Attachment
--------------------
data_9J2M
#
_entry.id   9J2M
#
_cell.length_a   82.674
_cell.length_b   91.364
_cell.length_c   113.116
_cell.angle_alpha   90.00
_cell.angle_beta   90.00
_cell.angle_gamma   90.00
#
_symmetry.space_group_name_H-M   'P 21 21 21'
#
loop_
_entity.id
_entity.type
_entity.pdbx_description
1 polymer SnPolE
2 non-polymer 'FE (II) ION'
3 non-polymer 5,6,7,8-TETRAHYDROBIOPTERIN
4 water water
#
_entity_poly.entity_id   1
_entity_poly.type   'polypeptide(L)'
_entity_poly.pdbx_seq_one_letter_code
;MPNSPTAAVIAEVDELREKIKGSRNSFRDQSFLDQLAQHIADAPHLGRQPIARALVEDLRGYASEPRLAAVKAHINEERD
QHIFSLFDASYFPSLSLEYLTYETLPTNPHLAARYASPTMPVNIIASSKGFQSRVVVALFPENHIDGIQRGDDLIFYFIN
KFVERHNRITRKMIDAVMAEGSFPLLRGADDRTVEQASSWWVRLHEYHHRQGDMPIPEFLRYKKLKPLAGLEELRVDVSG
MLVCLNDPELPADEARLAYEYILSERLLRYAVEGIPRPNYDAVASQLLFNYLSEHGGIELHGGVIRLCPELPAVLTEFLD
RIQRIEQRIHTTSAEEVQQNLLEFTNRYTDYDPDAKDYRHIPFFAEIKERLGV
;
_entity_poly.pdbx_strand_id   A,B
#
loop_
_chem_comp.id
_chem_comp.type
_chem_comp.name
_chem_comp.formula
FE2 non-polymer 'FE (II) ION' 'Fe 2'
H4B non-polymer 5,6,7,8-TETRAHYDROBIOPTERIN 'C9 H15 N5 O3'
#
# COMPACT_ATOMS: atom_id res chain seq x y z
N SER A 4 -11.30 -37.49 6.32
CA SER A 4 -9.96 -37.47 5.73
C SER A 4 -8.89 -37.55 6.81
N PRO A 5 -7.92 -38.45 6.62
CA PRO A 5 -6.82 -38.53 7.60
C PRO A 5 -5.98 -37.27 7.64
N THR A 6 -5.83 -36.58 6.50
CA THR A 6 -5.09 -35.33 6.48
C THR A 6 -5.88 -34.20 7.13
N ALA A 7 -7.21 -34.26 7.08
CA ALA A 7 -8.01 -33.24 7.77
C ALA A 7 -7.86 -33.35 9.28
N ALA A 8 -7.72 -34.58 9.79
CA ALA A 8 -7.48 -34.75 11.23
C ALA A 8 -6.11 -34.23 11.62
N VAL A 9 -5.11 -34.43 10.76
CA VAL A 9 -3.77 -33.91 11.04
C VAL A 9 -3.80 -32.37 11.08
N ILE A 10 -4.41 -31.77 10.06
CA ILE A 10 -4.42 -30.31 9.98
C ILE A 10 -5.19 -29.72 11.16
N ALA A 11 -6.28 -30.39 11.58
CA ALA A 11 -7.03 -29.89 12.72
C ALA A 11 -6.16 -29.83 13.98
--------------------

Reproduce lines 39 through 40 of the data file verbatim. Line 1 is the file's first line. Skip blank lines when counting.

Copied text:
FE2 non-polymer 'FE (II) ION' 'Fe 2'
H4B non-polymer 5,6,7,8-TETRAHYDROBIOPTERIN 'C9 H15 N5 O3'